Australia

Suspected militant fighters stopped at Sydney airport

Australian PM Tony Abbott Image copyright Getty Images
Image caption Mr Abbott said a group of people were intercepted on their way to the Middle East

Australian authorities have stopped seven young Australians from leaving the country, fearing they planned to fight in the Middle East.

Prime Minister Tony Abbott said it seemed they were trying to join "terror" groups in the Middle East.

They were stopped at Sydney International airport earlier this month.

It is a crime in Australia to fight for or assist militants on either side of the conflicts in the Middle East.

Mr Abbott said on Thursday the incidents proved "the continuing allure" of overseas "terror" groups.

The seven men, all believed to be connected to each other, tried to leave the country in two groups at separate times, said Immigration Minister Peter Dutton.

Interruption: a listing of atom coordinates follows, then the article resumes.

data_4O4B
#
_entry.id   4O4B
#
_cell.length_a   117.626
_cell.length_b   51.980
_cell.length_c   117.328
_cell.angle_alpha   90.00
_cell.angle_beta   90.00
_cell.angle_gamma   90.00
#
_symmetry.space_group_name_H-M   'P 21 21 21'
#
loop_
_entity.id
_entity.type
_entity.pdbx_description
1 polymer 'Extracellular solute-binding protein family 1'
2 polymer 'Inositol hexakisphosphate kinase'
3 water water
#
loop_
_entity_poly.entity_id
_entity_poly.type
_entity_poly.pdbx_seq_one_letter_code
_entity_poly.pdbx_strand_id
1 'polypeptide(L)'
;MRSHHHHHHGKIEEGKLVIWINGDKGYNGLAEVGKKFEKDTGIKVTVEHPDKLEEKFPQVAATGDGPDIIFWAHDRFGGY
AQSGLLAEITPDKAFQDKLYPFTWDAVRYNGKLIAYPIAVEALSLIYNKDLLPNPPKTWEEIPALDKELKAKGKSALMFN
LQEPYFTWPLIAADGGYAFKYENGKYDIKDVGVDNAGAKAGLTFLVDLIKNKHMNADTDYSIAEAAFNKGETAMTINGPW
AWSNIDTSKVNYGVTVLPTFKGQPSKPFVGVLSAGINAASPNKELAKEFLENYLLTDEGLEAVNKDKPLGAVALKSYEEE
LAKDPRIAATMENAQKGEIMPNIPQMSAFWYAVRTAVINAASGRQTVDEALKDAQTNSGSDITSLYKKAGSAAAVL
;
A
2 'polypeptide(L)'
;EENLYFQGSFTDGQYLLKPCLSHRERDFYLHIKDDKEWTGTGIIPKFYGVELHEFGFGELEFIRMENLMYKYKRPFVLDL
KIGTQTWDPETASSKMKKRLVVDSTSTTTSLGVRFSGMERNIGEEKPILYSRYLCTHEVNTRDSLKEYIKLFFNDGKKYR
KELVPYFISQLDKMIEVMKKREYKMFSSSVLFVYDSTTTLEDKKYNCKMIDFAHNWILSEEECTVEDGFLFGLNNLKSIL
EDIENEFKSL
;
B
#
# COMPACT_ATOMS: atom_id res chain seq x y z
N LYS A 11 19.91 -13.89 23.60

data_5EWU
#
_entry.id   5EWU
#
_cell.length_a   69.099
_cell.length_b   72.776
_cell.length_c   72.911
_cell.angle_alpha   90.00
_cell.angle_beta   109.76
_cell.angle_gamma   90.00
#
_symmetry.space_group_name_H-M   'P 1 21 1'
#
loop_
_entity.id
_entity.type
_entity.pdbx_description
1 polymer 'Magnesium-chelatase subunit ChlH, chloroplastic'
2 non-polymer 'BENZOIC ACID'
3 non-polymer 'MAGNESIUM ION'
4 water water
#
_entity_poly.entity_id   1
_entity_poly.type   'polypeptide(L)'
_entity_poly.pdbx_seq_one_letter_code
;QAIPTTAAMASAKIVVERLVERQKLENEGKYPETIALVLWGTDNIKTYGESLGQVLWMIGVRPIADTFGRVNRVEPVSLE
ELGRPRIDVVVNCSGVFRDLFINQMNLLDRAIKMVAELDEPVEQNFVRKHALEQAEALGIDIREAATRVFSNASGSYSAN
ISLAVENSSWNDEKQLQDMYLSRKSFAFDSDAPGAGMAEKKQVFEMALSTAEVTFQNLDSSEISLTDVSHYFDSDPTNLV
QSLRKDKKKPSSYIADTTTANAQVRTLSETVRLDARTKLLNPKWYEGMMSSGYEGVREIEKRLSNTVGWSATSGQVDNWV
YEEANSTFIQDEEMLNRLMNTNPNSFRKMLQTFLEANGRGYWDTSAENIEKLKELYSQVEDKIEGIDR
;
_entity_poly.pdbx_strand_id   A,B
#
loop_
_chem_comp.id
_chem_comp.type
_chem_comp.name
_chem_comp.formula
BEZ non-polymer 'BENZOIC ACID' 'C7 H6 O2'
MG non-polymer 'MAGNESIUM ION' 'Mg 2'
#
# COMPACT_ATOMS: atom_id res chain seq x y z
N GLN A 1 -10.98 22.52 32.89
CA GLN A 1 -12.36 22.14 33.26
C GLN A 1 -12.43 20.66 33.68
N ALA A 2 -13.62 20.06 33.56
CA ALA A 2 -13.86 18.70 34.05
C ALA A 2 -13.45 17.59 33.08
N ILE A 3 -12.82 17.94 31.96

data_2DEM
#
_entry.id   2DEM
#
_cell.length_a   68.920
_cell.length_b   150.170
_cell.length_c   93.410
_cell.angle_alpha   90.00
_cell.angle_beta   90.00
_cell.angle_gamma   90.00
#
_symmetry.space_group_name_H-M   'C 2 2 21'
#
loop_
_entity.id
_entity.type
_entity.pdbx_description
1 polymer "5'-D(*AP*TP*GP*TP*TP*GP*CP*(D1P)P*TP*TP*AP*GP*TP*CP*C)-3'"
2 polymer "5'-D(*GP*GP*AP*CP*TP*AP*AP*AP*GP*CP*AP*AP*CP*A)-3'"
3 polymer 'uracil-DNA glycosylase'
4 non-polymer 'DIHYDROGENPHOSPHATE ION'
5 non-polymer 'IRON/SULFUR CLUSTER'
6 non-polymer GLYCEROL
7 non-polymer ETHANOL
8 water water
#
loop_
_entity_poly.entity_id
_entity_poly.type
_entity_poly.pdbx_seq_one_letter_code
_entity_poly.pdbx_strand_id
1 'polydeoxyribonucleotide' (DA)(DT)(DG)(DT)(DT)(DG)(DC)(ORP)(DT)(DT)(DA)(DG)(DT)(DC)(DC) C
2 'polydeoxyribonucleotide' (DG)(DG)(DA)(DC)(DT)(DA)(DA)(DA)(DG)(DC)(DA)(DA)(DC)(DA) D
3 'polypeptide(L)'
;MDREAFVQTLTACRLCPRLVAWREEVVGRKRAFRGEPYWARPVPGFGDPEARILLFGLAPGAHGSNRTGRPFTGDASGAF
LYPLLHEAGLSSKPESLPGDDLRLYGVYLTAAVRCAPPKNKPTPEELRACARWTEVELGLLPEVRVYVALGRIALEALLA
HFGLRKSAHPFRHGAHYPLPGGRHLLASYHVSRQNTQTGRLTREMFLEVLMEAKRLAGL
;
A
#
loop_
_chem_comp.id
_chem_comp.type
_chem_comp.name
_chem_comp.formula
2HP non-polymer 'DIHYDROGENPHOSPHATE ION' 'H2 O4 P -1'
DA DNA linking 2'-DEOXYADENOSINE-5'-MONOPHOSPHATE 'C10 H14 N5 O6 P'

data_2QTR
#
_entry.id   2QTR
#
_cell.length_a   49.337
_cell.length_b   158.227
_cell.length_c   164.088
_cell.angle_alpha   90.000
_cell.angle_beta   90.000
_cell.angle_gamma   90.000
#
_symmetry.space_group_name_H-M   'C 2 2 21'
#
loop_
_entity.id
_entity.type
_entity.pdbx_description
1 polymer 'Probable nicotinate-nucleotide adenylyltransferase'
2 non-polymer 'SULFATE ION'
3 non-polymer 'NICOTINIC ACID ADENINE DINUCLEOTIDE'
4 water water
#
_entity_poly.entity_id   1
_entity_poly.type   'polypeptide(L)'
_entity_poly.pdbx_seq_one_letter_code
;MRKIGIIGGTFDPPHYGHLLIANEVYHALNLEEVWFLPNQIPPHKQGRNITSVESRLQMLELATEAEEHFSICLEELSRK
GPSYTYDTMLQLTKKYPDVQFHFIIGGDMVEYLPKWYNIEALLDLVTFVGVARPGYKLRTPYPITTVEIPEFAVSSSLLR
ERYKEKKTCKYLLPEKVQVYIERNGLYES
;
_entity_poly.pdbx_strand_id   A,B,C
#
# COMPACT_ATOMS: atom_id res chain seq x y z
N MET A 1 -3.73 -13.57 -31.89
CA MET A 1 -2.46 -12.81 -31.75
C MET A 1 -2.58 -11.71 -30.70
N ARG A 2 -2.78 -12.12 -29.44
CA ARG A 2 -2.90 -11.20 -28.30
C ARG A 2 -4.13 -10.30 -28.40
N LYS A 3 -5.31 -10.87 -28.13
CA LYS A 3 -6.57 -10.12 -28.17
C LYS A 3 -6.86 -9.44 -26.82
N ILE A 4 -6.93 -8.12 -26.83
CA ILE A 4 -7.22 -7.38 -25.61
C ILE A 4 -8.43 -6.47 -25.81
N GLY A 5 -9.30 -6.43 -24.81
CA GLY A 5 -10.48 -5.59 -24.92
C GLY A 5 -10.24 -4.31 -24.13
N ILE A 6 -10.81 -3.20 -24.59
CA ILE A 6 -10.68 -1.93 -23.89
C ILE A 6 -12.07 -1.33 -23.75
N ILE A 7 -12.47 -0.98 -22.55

Carrying cash

Speaking at a press conference, Mr Dutton said the first group of five men, in their 20s and 30s, were "offloaded" from a flight last week, interviewed and then searched by authorities.

Large amounts of cash were found in their luggage.

The next day, the same five men were again intercepted at the airport as they were trying to leave the country.

Mr Dutton said that in a separate incident, two men believed to be connected to the other five were intercepted at Sydney airport and searched and interviewed.

They also tried to depart again the next day.

The minister would not say if their passports had been confiscated or where the men were now.

He also would not confirm if any of the men were dual nationals or if they had been charged with any crime.

The government has drafted a bill that would strip dual nationals of their Australian citizenship if they engaged in terrorism.

Australia is on high alert for attacks by radicalised Muslims, including those returning home from fighting in the Middle East.

In December last year, the country specifically banned travel to Syria's Raqqa province, which is held by the so-called Islamic State group (IS).

It means anyone entering the area could face up to 10 years in prison unless they have a legitimate reason, including family visits, journalism or aid work.

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